Southern Religion

What really happened to Lou Dobbs? Curious birthers want to know

From the New York Times this:

Months ago the president of CNN/U.S., Jonathan Klein, offered a choice to Lou Dobbs, the channel’s most outspoken anchor. Mr. Dobbs could vent his opinions on radio and anchor an objective newscast on television, or he could leave CNN.

For a time, Mr. Dobbs did tone down his TV rhetoric, but on Wednesday he made a more drastic decision: He chose opinion.

Some mourned Dobbs departure more than others.

Media Matters even put together a brief memorial retrospective:


November 12, 2009 Posted by | Satire, WWW | Comments Off on What really happened to Lou Dobbs? Curious birthers want to know

Ungraceful Baptist church book burning

Did you miss the Amazing Grace Baptist Church Halloween book burning?

Tony was on burned up about it.

Although he reportedly did not make the pilgrimage to Canton, N.C., for the conflagration. So we’re [tongue in cheek] dedicating this video of that gathering to him:

November 12, 2009 Posted by | Cultural, Satire | , | Comments Off on Ungraceful Baptist church book burning

So much heat, so little light over D.C. Catholic standoff

Still researching our own assessment, we find ourselves in agreement with tmatt at GetReligion:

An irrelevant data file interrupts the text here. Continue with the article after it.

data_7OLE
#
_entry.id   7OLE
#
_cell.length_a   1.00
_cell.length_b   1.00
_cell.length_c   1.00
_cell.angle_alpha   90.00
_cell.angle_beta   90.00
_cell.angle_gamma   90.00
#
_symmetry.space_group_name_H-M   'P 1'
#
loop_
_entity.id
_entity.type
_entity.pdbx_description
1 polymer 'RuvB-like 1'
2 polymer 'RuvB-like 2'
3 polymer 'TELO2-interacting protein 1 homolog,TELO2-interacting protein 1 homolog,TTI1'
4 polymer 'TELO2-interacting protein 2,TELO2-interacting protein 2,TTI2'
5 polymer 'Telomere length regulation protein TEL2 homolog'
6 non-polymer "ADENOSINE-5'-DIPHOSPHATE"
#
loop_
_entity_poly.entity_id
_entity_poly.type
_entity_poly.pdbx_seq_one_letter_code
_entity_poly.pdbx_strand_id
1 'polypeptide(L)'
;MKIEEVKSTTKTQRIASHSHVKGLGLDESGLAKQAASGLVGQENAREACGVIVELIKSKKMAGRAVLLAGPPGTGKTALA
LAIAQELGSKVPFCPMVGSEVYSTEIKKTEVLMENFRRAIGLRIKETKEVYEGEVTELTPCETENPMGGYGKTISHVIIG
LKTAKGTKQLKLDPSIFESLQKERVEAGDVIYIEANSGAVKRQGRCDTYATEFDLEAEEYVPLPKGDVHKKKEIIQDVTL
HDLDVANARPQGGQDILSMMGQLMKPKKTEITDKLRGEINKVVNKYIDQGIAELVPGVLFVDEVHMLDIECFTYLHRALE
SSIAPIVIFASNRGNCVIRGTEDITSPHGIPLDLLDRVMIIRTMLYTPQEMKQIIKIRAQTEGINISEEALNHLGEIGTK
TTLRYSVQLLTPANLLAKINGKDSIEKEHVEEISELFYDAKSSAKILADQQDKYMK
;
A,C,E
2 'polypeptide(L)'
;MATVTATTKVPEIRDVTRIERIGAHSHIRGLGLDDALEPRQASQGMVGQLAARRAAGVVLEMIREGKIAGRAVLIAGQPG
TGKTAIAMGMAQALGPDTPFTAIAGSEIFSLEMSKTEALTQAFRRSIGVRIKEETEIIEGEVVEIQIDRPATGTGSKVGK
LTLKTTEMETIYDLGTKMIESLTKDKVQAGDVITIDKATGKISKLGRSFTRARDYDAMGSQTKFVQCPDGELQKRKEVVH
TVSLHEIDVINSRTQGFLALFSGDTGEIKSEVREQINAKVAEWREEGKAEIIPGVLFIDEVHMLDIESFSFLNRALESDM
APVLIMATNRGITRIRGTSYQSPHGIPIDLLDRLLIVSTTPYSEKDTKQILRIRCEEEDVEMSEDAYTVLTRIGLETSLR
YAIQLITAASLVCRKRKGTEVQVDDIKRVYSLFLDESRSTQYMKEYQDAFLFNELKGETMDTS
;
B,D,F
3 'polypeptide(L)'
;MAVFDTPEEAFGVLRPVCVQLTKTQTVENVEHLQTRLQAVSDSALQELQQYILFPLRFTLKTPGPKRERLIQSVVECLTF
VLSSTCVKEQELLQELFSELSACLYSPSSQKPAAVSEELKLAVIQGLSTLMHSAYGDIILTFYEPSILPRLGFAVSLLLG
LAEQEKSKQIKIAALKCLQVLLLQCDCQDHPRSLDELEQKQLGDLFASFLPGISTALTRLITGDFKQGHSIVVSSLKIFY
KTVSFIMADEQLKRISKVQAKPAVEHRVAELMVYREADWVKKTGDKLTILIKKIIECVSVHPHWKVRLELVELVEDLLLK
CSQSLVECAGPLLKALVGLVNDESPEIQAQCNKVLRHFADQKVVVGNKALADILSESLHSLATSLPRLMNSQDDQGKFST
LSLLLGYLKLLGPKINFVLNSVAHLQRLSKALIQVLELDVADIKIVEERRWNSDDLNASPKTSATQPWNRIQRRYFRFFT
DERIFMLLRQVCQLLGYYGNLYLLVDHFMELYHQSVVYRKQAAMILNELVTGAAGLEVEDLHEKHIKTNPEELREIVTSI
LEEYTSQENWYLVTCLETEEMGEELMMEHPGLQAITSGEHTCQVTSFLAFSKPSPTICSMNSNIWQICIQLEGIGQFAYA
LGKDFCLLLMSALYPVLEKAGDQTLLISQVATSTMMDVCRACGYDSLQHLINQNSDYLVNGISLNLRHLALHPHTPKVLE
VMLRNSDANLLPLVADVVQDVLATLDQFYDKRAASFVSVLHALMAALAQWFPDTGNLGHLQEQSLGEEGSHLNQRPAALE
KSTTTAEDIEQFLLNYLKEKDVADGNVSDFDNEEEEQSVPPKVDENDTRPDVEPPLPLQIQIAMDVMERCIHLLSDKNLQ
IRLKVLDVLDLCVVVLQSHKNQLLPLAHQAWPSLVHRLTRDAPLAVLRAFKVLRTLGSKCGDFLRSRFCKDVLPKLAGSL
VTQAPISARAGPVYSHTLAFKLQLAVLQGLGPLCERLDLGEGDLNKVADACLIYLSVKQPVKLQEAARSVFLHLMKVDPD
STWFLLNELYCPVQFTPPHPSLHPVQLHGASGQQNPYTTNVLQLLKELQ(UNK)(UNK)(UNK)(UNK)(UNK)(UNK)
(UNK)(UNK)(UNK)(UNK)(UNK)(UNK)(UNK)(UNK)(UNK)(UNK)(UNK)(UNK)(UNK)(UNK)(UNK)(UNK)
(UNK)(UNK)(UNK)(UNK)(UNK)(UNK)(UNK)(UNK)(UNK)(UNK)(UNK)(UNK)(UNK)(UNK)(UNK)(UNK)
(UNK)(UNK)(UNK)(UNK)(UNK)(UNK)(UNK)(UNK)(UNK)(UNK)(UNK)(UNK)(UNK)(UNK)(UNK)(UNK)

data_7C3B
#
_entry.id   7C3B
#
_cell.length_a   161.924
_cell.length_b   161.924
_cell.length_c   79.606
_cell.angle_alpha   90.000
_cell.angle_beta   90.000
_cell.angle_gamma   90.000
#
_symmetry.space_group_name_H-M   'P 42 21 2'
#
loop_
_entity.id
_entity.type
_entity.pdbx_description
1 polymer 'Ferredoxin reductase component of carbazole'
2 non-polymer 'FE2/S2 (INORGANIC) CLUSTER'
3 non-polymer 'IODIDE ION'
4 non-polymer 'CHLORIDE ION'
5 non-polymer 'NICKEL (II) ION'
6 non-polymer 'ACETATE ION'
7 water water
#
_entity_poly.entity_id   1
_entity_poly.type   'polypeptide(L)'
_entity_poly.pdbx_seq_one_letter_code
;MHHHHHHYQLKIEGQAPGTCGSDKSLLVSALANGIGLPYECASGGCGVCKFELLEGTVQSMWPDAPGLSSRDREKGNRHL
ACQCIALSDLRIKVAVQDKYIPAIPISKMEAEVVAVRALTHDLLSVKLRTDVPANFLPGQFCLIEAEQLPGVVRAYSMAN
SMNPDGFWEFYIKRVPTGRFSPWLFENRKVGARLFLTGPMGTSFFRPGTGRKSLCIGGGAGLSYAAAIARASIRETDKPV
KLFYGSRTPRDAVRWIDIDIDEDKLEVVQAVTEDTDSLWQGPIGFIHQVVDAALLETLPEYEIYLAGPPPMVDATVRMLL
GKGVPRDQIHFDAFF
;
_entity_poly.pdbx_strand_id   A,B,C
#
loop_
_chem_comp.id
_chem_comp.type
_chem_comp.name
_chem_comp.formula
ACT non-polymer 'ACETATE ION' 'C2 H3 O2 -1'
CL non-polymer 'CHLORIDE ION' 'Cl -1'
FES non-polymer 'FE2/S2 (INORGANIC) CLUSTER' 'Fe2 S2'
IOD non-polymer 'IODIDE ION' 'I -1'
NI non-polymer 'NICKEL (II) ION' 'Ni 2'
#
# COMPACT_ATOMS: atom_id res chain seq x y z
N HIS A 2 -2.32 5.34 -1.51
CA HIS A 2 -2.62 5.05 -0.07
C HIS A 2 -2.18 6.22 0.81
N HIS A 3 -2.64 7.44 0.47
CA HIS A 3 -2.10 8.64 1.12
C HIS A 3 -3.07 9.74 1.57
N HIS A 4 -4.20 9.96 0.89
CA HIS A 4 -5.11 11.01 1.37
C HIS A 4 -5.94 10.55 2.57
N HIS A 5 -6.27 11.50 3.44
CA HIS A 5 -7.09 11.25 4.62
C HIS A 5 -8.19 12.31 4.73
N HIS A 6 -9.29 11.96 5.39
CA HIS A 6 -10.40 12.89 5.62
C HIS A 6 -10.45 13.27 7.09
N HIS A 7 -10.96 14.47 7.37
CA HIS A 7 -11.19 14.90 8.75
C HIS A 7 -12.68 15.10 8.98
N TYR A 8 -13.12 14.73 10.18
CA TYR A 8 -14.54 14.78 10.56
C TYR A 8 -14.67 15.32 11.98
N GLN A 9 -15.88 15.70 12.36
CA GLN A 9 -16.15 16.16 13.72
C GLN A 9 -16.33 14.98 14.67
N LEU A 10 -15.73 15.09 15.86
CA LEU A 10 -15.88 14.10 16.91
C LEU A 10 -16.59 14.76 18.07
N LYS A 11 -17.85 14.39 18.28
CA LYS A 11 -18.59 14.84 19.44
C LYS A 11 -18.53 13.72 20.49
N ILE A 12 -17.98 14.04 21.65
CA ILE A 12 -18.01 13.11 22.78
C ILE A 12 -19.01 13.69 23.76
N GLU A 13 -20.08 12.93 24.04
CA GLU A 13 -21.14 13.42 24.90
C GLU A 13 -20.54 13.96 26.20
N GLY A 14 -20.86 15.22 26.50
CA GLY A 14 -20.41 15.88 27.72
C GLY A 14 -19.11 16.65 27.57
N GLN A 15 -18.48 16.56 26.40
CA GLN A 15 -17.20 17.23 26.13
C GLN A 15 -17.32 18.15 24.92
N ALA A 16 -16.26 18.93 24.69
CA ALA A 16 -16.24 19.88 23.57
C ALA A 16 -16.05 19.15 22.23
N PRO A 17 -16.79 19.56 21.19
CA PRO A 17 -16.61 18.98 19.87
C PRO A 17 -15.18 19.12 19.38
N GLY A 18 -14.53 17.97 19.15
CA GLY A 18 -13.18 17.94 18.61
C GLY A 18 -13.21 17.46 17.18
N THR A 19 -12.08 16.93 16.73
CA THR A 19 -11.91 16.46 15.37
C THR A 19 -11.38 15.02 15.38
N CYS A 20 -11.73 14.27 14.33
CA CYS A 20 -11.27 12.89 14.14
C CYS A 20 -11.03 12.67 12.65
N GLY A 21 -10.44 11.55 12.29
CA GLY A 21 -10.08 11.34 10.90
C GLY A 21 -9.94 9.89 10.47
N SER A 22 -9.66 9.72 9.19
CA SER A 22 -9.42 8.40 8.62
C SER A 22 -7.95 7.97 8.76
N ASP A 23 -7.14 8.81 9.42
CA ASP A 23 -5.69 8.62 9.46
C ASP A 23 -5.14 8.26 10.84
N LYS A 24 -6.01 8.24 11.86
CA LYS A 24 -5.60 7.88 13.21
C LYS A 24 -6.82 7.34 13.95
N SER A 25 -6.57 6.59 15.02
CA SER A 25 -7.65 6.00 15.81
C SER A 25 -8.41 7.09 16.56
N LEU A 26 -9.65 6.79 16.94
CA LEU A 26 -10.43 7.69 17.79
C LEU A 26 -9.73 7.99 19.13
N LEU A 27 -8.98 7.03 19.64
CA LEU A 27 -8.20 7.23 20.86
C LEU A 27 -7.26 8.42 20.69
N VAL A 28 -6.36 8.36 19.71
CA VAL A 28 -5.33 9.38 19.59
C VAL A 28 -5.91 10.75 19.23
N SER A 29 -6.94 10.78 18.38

Read the top of this A1 Washington Post report about the collision between the Catholic Archdiocese of Washington and government officials here in the District of Columbia. Now ask this question: Is the heart of this story (a) civil rights for a new protected class of gays and lesbians, (b) religious liberty in America or (c) both?

The answer, of course, is “both.”

And more, with unanswered questions galore, even for those of us who have been following the story.

November 12, 2009 Posted by | Catholic, Law | , , | Comments Off on So much heat, so little light over D.C. Catholic standoff

Immigrants in detention being denied spiritual care

The number of U.S. migrant detention beds has risen 200% since 2000 as detention of illegal immigrants was employed in the war against terror. Catholic bishops believed imprisoned migrants have a right to spiritual care. Cindy Wooden reported:

Representatives of Jesuit Refugee Service and others “have found that detainees in the United States do not have access to religious literature, such as the Bible or Quran,” [Bishop John C. Wester of Salt Lake City, chairman of the U.S. bishops’ Committee on Migration, told the Vatican’s World Congress on the Pastoral Care of Migrants and Refugees], and they seldom have access to a religious leader from their own faith.

Wester said the church “must insist” on delivering full pastoral care:

[T]hat access to detention centers and detainees [be] provided so that sacraments can be administered regularly; that pastoral workers can ensure detainees are being treated properly; that detainees can receive spiritual comfort and counseling; and that church workers can inform family members about how the detainees are doing.

November 12, 2009 Posted by | Catholic, Religion | , , | Comments Off on Immigrants in detention being denied spiritual care